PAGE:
Chronicle of Higher Education
Updated: 5 hours 4 min ago
Hurricane Irma is headed toward Florida, and campus leaders across the state are making important decisions about evacuations and closures.
The Trump administrationâs decision to phase out the policy known as Deferred Action for Childhood Arrivals, or DACA, dominated the news earlier this week.Â The administration's strict stance on immigration is bound to have an impact on the college classroom in other ways.Â
Some members of the University of North Carolina systemâs Board of Governors disagreed with actions by the systemâs president, the campusâs chancellor, and the board chair.
After a speech by the education secretary, a spokeswoman said that, until a 2011 âDear Colleagueâ letter was revised, the department would âmake clear to schools how to fulfill their current obligations under Title IX.â
This collection of Chronicle articles explores what a shift in enforcement of the gender-equity law known as Title IX might mean for sexual-assault survivors, accused students, and colleges.
Although the president later appeared to ease his hardline stance on undocumented âDreamers,â many remained worried about a memo directing them to âprepare for and arrange their departure from the United States.â
In the short term, institutions are moving to provide students with financial help and mental-health services. For the longer haul, theyâre researching their legal options.
The education secretary will make a "major policy address on Title IX enforcement" on Thursday, and advocates fear a landmark directive from the Obama era is in the cross hairs.
In a statement, John Thrasher characterized the newspaper's reporting as "sweeping innuendo that misrepresents the universityâs actions."
Three months after its new president started, the tiny womenâs college refocuses its academic program and resets its tuition in an effort to widen its appeal.
Colleges were virtually unanimous in their condemnation of the administrationâs action. Some also outlined under what circumstances they would share studentsâ information with authorities.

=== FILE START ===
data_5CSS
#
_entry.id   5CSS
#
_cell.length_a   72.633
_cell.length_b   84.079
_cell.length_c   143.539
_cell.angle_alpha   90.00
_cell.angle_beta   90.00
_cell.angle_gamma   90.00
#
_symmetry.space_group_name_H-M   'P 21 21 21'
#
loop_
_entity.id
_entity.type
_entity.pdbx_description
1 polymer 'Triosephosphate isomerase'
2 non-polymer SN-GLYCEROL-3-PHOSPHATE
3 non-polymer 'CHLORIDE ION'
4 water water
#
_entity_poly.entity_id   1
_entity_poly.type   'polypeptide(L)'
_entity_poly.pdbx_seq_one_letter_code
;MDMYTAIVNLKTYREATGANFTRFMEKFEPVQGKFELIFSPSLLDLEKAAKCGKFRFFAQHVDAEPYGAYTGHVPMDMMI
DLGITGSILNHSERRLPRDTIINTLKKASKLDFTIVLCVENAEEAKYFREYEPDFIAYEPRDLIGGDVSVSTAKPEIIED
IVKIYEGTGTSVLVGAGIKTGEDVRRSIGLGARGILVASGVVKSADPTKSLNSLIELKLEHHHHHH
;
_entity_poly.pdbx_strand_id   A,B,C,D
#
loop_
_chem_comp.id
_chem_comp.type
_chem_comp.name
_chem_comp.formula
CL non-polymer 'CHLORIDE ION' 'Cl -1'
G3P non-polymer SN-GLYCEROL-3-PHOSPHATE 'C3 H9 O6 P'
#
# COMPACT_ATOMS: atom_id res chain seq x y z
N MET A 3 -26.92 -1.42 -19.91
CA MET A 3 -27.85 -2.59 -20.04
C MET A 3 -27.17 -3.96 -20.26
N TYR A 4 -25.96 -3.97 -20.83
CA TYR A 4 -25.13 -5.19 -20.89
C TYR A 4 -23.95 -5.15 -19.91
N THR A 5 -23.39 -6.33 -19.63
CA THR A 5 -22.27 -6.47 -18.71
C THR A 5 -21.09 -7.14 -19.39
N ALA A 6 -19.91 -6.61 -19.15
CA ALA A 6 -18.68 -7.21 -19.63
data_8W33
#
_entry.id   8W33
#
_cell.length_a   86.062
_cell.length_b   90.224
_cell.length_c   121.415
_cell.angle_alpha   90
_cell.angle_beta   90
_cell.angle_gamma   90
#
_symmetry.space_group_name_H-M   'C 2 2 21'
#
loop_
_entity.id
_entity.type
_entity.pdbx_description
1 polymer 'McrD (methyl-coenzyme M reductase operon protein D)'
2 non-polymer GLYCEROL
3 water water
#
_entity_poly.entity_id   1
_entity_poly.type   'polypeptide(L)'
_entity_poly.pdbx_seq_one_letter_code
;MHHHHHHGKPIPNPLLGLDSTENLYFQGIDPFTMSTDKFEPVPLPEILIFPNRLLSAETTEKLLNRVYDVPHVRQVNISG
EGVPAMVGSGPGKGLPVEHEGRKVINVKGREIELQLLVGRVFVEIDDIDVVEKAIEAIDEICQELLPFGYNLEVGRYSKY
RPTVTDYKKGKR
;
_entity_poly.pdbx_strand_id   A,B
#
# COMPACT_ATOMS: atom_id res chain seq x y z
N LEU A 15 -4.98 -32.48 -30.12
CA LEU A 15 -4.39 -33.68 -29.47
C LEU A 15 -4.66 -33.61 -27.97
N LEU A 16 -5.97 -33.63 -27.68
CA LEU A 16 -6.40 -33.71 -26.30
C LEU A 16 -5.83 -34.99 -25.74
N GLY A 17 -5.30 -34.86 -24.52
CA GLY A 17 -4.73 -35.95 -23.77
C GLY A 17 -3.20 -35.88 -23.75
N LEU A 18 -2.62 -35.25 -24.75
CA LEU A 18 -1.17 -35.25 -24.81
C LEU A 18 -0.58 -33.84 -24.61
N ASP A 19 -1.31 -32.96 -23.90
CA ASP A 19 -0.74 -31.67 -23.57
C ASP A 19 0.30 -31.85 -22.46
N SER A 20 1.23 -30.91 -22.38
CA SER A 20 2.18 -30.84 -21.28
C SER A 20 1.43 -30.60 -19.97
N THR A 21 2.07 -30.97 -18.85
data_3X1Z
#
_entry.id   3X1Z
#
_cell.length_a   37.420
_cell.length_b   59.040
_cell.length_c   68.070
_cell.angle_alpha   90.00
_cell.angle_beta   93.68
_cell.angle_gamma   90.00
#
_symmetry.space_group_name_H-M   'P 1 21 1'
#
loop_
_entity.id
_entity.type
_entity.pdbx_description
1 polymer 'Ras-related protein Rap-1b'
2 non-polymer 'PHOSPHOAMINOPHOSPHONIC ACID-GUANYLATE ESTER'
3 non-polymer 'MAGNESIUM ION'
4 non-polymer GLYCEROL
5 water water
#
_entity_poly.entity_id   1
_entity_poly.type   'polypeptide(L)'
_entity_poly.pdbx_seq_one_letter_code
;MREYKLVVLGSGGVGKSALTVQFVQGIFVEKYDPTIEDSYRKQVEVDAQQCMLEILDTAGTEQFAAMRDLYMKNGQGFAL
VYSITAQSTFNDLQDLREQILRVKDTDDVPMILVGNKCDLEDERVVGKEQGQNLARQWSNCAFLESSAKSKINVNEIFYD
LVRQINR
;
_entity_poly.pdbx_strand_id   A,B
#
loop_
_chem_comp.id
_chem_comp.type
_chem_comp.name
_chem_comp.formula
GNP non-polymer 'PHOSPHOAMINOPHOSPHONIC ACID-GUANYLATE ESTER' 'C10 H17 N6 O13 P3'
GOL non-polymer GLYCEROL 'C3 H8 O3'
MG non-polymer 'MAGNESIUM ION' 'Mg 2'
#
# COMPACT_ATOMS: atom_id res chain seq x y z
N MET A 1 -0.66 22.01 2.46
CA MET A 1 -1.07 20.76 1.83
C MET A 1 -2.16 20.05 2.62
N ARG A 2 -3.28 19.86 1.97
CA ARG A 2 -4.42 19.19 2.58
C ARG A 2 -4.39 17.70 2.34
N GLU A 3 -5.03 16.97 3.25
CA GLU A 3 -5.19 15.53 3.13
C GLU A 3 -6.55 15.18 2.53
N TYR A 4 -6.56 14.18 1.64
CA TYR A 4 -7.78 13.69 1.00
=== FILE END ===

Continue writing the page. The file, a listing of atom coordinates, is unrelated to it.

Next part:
A program that has given some 800,000 undocumented immigrants a chance to attend college, work, and build lives in the United States will be phased out after a delay to give Congress a chance to come up with a legislative fix, the U.S. attorney general announced on Tuesday.
In support of scientific transparency, the publishing giant endorsed broad guidelines for open articles and data.
News reports said he would announce the end of Deferred Action for Childhood Arrivals program on Tuesday, with a delay to allow Congress to act.
Rebecca Wyke is the new president of the University of Maine at Augusta, and Nancy Berner is the new provost of the University of the South.
Last week the Rochester Institute of Technology caused a stir during an orientation for new students on sexual-assault prevention.
The internet went wild over a studentâs tale of the professor who got mad when no one showed up in the classroom for an online course.
A judge threw out charges of aggravated assault and involuntary manslaughter for eight students. But 14 fraternity brothers will go to trial on lesser charges.
With President Trump poised to rescind or at least sharply curtail the Deferred Action for Childhood Arrivals program, hereâs a selection of Chronicle articles with background and context on the history of the program and its vulnerable participants.
The Campus Anti-Fascist Network is a new coalition of faculty, staff, and students who want to push back against far-right speakers and websites that call out their peers for perceived liberal bias.